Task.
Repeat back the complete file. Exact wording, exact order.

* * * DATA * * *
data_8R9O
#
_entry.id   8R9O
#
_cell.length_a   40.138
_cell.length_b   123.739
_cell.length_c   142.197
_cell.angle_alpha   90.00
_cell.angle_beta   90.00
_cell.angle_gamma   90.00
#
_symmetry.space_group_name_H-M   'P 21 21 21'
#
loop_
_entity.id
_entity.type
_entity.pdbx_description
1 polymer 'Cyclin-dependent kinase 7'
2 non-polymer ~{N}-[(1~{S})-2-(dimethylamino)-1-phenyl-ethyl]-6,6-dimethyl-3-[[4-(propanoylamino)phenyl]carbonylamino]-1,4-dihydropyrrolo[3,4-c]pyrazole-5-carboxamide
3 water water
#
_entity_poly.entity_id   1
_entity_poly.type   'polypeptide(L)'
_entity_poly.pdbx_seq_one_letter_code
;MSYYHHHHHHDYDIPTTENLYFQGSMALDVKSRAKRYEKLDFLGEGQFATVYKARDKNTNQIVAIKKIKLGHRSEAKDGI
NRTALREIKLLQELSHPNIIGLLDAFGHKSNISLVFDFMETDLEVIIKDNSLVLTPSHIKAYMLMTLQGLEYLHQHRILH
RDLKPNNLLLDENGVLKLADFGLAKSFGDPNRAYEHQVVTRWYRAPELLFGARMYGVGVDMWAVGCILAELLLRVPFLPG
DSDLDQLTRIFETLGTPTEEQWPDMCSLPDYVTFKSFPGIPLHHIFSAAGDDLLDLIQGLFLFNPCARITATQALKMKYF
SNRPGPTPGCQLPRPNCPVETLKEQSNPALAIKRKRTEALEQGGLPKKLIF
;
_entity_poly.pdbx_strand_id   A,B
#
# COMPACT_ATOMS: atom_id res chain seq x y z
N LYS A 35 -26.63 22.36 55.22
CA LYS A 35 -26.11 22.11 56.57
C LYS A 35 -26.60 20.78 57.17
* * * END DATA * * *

data_8R9O
#
_entry.id   8R9O
#
_cell.length_a   40.138
_cell.length_b   123.739
_cell.length_c   142.197
_cell.angle_alpha   90.00
_cell.angle_beta   90.00
_cell.angle_gamma   90.00
#
_symmetry.space_group_name_H-M   'P 21 21 21'
#
loop_
_entity.id
_entity.type
_entity.pdbx_description
1 polymer 'Cyclin-dependent kinase 7'
2 non-polymer ~{N}-[(1~{S})-2-(dimethylamino)-1-phenyl-ethyl]-6,6-dimethyl-3-[[4-(propanoylamino)phenyl]carbonylamino]-1,4-dihydropyrrolo[3,4-c]pyrazole-5-carboxamide
3 water water
#
_entity_poly.entity_id   1
_entity_poly.type   'polypeptide(L)'
_entity_poly.pdbx_seq_one_letter_code
;MSYYHHHHHHDYDIPTTENLYFQGSMALDVKSRAKRYEKLDFLGEGQFATVYKARDKNTNQIVAIKKIKLGHRSEAKDGI
NRTALREIKLLQELSHPNIIGLLDAFGHKSNISLVFDFMETDLEVIIKDNSLVLTPSHIKAYMLMTLQGLEYLHQHRILH
RDLKPNNLLLDENGVLKLADFGLAKSFGDPNRAYEHQVVTRWYRAPELLFGARMYGVGVDMWAVGCILAELLLRVPFLPG
DSDLDQLTRIFETLGTPTEEQWPDMCSLPDYVTFKSFPGIPLHHIFSAAGDDLLDLIQGLFLFNPCARITATQALKMKYF
SNRPGPTPGCQLPRPNCPVETLKEQSNPALAIKRKRTEALEQGGLPKKLIF
;
_entity_poly.pdbx_strand_id   A,B
#
# COMPACT_ATOMS: atom_id res chain seq x y z
N LYS A 35 -26.63 22.36 55.22
CA LYS A 35 -26.11 22.11 56.57
C LYS A 35 -26.60 20.78 57.17